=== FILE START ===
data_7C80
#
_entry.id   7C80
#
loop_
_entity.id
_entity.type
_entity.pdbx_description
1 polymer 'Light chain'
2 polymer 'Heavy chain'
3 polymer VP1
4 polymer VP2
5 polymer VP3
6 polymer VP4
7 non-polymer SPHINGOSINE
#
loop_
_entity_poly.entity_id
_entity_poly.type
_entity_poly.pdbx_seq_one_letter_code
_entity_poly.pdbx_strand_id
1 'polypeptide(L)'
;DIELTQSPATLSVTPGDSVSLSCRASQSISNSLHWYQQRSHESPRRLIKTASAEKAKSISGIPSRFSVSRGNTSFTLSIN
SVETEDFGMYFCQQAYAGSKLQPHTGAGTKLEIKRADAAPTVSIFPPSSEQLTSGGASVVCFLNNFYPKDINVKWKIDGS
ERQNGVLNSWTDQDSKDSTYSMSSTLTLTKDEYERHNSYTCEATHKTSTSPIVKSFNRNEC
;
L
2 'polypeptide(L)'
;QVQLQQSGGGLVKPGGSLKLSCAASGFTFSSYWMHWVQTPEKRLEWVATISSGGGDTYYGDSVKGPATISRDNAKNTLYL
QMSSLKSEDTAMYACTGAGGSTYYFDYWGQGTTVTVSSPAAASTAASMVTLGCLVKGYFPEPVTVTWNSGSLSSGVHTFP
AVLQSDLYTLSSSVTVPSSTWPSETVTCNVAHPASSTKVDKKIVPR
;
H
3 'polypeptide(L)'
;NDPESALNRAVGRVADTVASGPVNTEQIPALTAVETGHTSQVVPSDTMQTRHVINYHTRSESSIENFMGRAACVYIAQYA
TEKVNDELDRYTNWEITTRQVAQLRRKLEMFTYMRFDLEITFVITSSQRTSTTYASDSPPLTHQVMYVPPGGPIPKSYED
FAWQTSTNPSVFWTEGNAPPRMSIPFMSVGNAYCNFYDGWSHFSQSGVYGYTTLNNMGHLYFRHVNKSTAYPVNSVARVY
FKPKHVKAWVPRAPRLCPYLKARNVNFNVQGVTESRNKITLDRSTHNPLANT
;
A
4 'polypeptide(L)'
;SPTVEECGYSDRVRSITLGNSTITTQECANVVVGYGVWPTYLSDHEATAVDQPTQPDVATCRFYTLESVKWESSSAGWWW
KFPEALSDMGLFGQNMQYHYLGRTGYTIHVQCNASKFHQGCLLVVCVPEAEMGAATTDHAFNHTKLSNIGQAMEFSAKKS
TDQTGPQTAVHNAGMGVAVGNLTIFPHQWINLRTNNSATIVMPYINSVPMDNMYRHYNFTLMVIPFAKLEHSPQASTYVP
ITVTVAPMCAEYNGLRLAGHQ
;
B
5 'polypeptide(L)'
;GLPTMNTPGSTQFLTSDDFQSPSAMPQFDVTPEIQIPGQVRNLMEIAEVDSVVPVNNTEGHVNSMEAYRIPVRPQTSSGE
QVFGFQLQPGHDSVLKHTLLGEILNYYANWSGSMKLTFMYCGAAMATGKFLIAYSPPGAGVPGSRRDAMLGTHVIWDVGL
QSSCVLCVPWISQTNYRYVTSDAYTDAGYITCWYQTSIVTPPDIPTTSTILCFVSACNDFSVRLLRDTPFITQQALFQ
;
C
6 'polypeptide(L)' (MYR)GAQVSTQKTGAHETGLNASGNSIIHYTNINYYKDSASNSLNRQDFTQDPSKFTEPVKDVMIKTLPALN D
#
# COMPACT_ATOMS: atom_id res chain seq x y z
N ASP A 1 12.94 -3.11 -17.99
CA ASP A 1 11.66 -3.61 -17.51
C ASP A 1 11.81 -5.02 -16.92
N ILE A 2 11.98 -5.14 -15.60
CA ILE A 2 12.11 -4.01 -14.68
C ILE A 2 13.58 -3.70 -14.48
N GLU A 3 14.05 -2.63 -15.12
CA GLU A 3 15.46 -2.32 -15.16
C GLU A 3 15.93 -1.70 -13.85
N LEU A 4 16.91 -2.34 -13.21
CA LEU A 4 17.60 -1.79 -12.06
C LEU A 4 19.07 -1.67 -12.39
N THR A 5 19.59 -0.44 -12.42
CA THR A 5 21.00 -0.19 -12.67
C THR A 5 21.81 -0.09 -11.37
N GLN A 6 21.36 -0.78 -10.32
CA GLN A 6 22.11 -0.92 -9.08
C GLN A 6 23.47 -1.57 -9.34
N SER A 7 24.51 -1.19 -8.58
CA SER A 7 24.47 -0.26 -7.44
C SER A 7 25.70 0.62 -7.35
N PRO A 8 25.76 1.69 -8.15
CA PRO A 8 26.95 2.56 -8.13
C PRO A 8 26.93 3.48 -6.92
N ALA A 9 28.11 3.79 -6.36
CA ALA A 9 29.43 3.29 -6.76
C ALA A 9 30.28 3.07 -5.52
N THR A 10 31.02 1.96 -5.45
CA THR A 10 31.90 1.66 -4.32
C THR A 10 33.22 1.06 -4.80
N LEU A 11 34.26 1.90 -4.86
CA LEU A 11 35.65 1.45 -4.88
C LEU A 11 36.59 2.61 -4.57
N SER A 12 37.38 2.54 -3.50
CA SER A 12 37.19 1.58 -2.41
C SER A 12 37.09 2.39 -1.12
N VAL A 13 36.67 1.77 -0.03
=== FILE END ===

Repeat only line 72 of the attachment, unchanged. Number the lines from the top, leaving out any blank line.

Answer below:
N GLN A 6 21.36 -0.78 -10.32